Despite our best efforts, there were several challenges and limitations associated with BFF-Dx. First, not having a control group meant we had no baseline data for the biomarkers or for the carriage of respiratory pathogens in the healthy population. Second, considering that patients with severe illness were excluded from the study, the inclusion of patients with central nervous system (CNS) symptoms should have been removed from the study design. In the event, however, no patients with CNS symptoms were recruited to the study from any of the three enrolment sites, confirming that all patients with severe symptoms were excluded. Third, the studies in Brazil and Gabon lasted for less than 1 year; therefore, any seasonal effects on the causes of fever in these locations could not be fully observed. Fourth, while we anticipate that the epidemiology of AFIs in Brazil, Gabon and Malawi will be broadly representative, pathogens that are geographically focal, especially in Asia, will not be represented in the samples we collected. Fifth, no perfect method exists for classifying AFI cases into those of bacterial or non-bacterial aetiology. When all other factors were taken into consideration, the approach we adopted was the most appropriate for determining bacterial/non-bacterial cases. For example, we could have chosen to classify AFIs of bacterial origin as only those cases that were microbiologically confirmed. However, given the limited percentage of microbiologically confirmed cases obtained even in the most comprehensive aetiological studies,10 24 restricting the analysis to this subgroup would not have truly represented the intended-use population for which the new test was expected to be used. Sixth, in the Malawi study, fever at presentation was an inclusion criterion, and not history of fever, as patients were not likely to self-medicate with antipyretics, as was the case in Gabon and Brazil. However, as several fever-causing infections present with intermittent fever, we consider that history of fever in the last 7 days should be part of the systematic inclusion criteria of any such study. Finally, the overall classification process may have been refined and improved by adding additional tests and parameters or expanding the clinical panel. However, technical solutions, financial resources and local capacities were limited, and the project methodology was designed to make the best use of available resources.


This study and related activities (eg, systematic reviews, TPP development, technology reviews), along with the use of biomarkers to guide evidence-based decision making, were initiated 5 years ago as part of a concerted effort by the global health community to reduce the overuse of antibiotics and to curb the threat posed by antimicrobial resistance.14 Now, we have completed one of the most extensive studies ever designed to address this very specific challenge. Despite the study’s limitations, we believe that the approach adopted and the outputs achieved (from a standardised methodology to a sample collection), which have been made openly available, can move the dial on ambitious goals such as improving patient care and reducing the overuse of antibiotics worldwide. Therefore, BFF-Dx provides a positive exemplar for global collaborations that aim to improve healthcare for all in response to ongoing public health challenges.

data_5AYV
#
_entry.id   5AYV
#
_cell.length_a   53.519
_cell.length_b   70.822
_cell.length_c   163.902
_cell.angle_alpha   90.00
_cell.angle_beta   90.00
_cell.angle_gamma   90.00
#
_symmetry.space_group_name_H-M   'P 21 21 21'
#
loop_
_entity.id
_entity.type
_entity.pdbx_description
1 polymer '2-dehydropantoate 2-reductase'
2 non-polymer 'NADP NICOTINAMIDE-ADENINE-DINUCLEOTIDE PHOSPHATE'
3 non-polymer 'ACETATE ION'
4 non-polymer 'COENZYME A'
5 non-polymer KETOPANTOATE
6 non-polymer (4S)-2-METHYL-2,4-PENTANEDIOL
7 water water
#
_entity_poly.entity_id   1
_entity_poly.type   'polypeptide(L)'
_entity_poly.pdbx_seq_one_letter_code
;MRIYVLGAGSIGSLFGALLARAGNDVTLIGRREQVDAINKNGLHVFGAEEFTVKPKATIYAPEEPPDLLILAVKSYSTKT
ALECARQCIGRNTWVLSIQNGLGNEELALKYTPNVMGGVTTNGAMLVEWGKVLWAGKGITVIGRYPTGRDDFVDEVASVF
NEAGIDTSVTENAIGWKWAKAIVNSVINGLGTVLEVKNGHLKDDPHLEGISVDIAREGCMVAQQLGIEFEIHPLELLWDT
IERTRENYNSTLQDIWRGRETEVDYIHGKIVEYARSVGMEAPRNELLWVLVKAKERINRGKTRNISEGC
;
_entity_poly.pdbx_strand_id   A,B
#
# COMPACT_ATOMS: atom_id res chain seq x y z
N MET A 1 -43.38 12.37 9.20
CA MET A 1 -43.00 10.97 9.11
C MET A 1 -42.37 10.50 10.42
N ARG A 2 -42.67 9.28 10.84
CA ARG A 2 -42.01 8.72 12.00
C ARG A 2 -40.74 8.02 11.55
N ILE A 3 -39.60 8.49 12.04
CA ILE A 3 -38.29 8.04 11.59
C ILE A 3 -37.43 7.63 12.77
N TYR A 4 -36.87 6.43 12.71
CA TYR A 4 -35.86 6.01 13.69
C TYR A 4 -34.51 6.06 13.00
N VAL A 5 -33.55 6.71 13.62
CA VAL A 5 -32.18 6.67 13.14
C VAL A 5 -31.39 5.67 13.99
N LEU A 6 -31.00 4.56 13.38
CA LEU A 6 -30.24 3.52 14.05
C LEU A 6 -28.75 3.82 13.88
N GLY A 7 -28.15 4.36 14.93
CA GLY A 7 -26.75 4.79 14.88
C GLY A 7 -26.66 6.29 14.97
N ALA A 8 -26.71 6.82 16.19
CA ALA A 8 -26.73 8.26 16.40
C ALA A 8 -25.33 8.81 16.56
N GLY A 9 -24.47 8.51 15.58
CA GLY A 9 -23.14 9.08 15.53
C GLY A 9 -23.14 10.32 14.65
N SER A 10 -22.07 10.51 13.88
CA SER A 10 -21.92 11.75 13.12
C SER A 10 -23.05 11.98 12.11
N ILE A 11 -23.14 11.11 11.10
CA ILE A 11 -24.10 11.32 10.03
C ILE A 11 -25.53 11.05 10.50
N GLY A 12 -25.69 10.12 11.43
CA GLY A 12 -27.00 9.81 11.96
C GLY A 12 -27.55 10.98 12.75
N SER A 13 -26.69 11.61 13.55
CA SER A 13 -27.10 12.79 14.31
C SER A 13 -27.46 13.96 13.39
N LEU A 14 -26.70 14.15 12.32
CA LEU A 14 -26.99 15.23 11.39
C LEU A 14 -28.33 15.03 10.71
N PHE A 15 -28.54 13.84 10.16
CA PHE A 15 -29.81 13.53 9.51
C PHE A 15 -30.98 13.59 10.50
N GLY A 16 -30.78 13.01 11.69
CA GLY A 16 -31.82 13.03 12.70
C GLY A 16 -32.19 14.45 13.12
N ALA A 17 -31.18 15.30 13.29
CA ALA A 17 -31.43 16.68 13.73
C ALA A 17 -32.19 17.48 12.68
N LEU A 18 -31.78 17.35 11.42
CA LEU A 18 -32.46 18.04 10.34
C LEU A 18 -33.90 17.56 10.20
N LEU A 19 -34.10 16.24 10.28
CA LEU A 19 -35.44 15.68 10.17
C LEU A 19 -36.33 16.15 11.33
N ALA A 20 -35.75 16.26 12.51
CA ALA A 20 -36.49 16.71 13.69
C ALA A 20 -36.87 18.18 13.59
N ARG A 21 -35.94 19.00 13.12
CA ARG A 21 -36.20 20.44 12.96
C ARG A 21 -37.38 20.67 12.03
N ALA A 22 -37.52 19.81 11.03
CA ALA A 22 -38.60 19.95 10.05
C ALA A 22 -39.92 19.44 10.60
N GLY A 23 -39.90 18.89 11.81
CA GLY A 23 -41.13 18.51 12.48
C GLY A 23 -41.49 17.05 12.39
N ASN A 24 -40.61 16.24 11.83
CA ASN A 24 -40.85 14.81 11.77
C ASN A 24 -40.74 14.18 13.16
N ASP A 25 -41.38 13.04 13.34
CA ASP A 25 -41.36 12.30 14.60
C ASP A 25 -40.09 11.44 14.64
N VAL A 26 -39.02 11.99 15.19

We would like to extend our thanks to all participants and their family members who have contributed to these efforts. We would like to acknowledge Valerie D’Acremont and Norbert Heinrich for their support with early versions of the protocol. We also thank the clinical and laboratory teams in Brazil, Gabon and Malawi for their assistance. Medical writing assistance and editorial support, under the direction of the authors and funded by FIND, was provided by Adam Bodley, according to Good Publication Practice guidelines.


Supplementary materials


  • Handling editor Alberto L Garcia-Basteiro

  • Twitter @sabinedittrich

  • Contributors SD, BTT, WR, SG, AMS, STA, MML and TS contributed expertise for the clinical, epidemiological and diagnostic activities. SO and AM led the development of data management processes and the statistical analysis plan. VH, CE and SD contributed specialist expertise for laboratory and diagnostic activities. In Brazil, AMS contributed to adapting the protocol, reference testing and translation. In Gabon, STA and MML contributed to adapting the protocol and translations. In Malawi, SG contributed to adapting the protocol and the data management plan. VH, CE and SD drafted the publication. All authors contributed to the design and development of the BFF-Dx protocol and/or subsequent implementation, analysis and/or publication input. All authors critically revised the manuscript for important intellectual content, read and approved the final version and agreed to its submission.

  • Funding The BFF-Dx study was funded by the Dutch, Australian and UK governments.

  • Competing interests None declared.

  • Patient consent for publication Not required.

  • Ethics approval Ethical approval of the study protocol was obtained from all relevant institutional and national committees.

    Brazil: Research Ethics Committee of INI-FIOCRUZ and Comissão Nacional de Ética em Pesquisa (CONEP); National Research Ethics Committee

    Gabon: Comité National d'Ethique pour la Recherche (CNER)

    Malawi: National Health Science Research Committee (NHSRC); Observational and Intervention Research Ethics Committee of the London School of Hygiene and Tropical Medicine (LSHTM), UK

  • Provenance and peer review Not commissioned; externally peer reviewed.

  • Data availability statement There is no data in this work.